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Tight race as leaders ramp up tours in final days of election campaign

Last Updated Oct 15, 2019 at 9:48 am PDT

File photo. (Courtesy Jagmeet Singh/Twitter)

The election campaign is kicking into high gear with less than a week to go before the federal vote

Federal party leaders are adding as many stops as they can in order to squeeze out every possible vote before Oct. 21

The latest polls show the Liberals and Conservatives are still in a dead heat

OTTAWA – We’re well into the home stretch of this election campaign and leaders are ramping up their campaigns in a very tight race.

Instead of one or two stops in a day, leaders are adding as many locations and communities as they can in order to squeeze out every possible vote.

In Fredericton, Liberal Leader Justin Trudeau promised to rescue an abortion clinic that could be closed due to provincial funding cuts.

“We will use all tools at our disposal, including tools that exist under the Canada Health Act,” he said. “Ensure that the New Brunswick government allows access, paid for access, to clinics that offer abortion services.”

Clinic 554, a family practice that also caters to transgender and LGBTQ needs, has become a flashpoint in New Brunswick, where the Progressive Conservative government is refusing to fund surgical abortion procedures at private clinics.

Trudeau appealed to older voters by pitching a re-elected Liberal government as the best way to ensure all Canadians have access to a family doctor. He said his party would also improve access to mental health services and home care for the elderly, and establish a pharmacare program to provide cost-effective access to critical medications.

Trudeau, whose party swept the region in 2015, is widely expected to lose seats this time around, so he’ll spend the day shoring up Liberal support in New Brunswick before closing it out with a rally in Halifax.

He also urged voters to elect a progressive government while in New Brunswick on Tuesday, as talk of a possible coalition grows. The NDP’s Jagmeet Singh first raised the idea before pulling back. In Toronto, he said he doesn’t regret discussing the option.

“Not at all, I’m proud of the fact that I’m ready to fight Conservatives no matter what, and however I can,” Singh said on Tuesday. “The majority of Canadians don’t vote Conservative. The majority of Canadians want a progressive government.”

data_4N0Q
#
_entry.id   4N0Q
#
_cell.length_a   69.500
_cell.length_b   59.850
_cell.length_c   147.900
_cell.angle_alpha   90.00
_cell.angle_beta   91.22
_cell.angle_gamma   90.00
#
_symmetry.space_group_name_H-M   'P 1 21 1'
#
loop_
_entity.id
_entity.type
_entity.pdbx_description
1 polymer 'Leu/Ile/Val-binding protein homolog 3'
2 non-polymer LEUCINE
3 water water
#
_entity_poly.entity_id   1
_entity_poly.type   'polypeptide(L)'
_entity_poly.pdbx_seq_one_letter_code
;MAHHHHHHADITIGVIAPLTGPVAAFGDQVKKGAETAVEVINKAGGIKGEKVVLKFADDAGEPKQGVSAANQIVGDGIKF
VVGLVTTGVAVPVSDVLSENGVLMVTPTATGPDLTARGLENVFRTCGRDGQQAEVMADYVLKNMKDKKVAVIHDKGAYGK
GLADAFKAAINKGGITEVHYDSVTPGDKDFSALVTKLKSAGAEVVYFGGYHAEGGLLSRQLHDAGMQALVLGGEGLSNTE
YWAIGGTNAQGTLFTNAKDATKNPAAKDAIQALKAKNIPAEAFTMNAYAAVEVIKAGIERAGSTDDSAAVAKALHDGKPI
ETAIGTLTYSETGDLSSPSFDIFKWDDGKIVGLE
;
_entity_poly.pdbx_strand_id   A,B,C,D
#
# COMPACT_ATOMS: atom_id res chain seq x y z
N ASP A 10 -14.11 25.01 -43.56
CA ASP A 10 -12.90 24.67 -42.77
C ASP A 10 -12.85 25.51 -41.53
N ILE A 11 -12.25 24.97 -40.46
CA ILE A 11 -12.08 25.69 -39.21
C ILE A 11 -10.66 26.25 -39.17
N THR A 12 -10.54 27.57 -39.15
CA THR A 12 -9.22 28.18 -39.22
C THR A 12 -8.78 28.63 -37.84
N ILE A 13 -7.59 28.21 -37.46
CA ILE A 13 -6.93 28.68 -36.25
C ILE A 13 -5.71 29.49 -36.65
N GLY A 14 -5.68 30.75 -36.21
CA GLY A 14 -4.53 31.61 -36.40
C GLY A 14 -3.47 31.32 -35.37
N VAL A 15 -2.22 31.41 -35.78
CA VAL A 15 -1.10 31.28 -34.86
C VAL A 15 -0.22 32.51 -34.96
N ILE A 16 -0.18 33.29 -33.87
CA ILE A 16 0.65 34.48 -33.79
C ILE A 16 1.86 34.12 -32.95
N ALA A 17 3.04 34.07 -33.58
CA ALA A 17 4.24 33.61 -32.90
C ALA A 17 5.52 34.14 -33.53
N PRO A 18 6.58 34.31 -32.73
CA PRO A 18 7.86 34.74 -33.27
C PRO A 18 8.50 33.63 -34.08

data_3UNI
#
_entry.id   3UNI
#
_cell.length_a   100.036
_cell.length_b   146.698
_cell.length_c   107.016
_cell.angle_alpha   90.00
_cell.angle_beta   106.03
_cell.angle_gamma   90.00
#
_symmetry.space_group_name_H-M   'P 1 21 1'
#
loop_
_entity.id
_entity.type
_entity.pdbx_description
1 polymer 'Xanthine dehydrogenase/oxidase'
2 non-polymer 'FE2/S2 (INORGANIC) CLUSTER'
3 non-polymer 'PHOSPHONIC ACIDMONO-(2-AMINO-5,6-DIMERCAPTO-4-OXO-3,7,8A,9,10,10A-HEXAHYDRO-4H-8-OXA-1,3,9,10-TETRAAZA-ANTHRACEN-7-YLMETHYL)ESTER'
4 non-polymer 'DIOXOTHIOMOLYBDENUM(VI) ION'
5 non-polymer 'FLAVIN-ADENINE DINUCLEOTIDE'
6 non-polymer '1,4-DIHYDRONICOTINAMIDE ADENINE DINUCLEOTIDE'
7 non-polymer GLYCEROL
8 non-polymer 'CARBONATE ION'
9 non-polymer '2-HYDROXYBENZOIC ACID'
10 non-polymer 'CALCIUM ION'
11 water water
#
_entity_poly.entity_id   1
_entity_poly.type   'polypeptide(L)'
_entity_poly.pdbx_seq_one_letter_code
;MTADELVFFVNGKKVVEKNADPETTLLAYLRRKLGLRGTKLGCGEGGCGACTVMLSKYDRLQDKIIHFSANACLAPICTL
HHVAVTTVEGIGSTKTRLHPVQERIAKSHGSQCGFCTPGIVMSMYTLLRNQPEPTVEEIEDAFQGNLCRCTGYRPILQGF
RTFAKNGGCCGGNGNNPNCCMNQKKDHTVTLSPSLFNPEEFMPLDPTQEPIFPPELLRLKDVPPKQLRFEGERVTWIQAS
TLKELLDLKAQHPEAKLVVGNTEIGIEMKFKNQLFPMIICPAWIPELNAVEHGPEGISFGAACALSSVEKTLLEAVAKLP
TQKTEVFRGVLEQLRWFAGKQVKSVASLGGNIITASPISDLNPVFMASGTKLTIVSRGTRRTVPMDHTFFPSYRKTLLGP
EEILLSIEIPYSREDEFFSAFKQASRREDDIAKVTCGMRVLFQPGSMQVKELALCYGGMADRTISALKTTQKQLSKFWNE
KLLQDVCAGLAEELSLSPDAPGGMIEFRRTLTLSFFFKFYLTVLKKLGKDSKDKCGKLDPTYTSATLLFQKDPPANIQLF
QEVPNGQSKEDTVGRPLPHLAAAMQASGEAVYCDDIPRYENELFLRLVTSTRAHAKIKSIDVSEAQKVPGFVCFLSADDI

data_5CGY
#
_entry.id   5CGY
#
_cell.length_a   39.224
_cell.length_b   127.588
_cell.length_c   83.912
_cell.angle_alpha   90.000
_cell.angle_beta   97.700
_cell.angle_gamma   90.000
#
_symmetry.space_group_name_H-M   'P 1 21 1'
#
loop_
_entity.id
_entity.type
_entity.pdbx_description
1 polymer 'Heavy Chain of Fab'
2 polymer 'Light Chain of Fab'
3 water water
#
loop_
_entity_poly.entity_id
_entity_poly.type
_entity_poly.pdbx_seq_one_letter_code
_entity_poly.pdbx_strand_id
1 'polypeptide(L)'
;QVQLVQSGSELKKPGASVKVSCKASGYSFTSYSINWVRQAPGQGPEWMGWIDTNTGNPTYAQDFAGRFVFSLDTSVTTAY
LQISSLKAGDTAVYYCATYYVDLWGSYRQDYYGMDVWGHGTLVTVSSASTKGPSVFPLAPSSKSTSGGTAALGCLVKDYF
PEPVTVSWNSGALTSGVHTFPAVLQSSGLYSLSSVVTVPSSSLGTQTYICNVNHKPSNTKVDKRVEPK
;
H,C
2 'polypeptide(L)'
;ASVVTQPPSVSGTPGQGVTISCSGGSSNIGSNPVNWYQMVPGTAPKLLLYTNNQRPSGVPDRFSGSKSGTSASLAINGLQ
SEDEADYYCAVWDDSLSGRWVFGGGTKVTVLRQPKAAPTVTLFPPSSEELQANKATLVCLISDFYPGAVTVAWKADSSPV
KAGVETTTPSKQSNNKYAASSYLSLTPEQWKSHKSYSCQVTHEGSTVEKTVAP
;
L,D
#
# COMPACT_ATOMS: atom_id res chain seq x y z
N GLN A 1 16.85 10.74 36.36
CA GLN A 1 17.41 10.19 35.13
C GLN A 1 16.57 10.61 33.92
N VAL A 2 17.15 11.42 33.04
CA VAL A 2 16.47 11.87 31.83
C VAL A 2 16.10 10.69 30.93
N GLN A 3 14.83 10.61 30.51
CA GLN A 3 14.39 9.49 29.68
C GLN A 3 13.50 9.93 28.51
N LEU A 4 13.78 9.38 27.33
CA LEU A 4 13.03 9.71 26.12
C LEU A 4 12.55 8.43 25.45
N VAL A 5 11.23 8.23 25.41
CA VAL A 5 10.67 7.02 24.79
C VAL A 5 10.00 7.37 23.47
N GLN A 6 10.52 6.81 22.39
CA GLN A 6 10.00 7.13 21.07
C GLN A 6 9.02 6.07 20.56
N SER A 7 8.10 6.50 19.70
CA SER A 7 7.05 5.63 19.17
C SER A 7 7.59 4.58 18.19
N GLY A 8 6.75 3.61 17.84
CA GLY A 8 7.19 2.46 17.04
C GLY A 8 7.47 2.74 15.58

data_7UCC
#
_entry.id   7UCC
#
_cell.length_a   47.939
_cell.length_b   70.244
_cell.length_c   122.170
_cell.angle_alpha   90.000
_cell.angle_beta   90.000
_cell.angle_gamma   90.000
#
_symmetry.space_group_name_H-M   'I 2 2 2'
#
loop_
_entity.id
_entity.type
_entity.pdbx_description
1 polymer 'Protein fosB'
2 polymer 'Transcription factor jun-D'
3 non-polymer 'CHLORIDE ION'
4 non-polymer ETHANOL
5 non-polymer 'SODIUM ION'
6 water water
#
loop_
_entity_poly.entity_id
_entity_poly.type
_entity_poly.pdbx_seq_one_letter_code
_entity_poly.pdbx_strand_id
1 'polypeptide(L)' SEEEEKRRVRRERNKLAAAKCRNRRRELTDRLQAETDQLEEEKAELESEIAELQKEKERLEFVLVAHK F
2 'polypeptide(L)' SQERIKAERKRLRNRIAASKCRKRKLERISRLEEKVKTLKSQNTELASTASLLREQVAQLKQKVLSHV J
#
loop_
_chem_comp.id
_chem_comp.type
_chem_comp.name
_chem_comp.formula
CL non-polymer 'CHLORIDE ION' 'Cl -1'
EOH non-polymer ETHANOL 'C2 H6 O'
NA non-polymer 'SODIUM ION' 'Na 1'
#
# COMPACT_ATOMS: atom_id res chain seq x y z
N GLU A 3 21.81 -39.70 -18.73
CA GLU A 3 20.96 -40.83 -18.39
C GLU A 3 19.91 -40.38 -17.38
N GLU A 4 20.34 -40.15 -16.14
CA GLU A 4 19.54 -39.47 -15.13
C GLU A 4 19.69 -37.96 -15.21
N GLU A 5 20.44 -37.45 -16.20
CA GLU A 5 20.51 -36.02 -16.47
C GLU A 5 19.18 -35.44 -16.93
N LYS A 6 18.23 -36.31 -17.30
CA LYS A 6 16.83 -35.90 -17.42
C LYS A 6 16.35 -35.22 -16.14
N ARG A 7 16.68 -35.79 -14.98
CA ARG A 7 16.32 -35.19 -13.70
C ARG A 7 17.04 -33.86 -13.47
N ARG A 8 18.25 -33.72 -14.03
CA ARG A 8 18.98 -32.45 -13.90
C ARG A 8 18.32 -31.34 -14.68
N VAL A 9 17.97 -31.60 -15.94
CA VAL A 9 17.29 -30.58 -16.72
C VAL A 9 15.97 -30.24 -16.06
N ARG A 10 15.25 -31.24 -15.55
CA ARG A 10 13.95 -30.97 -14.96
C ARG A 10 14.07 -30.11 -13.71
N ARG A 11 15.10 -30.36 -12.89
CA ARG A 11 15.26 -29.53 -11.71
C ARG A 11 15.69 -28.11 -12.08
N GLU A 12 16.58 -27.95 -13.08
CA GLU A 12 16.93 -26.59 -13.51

Conservative Leader Andrew Scheer has been warning against a possible Liberal-NDP coalition. He brings his campaign to Quebec today, where he announced on Tuesday that he would have a meeting with premiers to push for an interprovincial free trade agreement within the first 100 days if he becomes prime minister.

Scheer said that if he were to win the election next week, he will host a meeting of premiers in Ottawa on Jan. 6 to discuss whether provincial laws and regulations that differ from each other are reasonable areas of provincial jurisdiction or are unnecessarily preventing trade.

He said the International Monetary Fund estimates that interprovincial trade barriers cost Canada’s economy as much as $90 billion a year.

The former Conservative government started working with the provinces on the Canadian Free Trade Agreement in 2014, and the negotiations were completed and the agreement came into force under the Liberals in 2017.
Some of the biggest struggles between provinces include acknowledging professional qualifications for workers, and cross-provincial alcohol sales.

Meantime, Green Leader Elizabeth May is talking about her party’s tax plans in Kamloops.

With less than a week to go before election day, the polls are too close to call with the Grits and Tories still tied. This comes after advanced polling saw record turn out over the long weekend — a 25 per cent jump compared to the last federal election in 2015.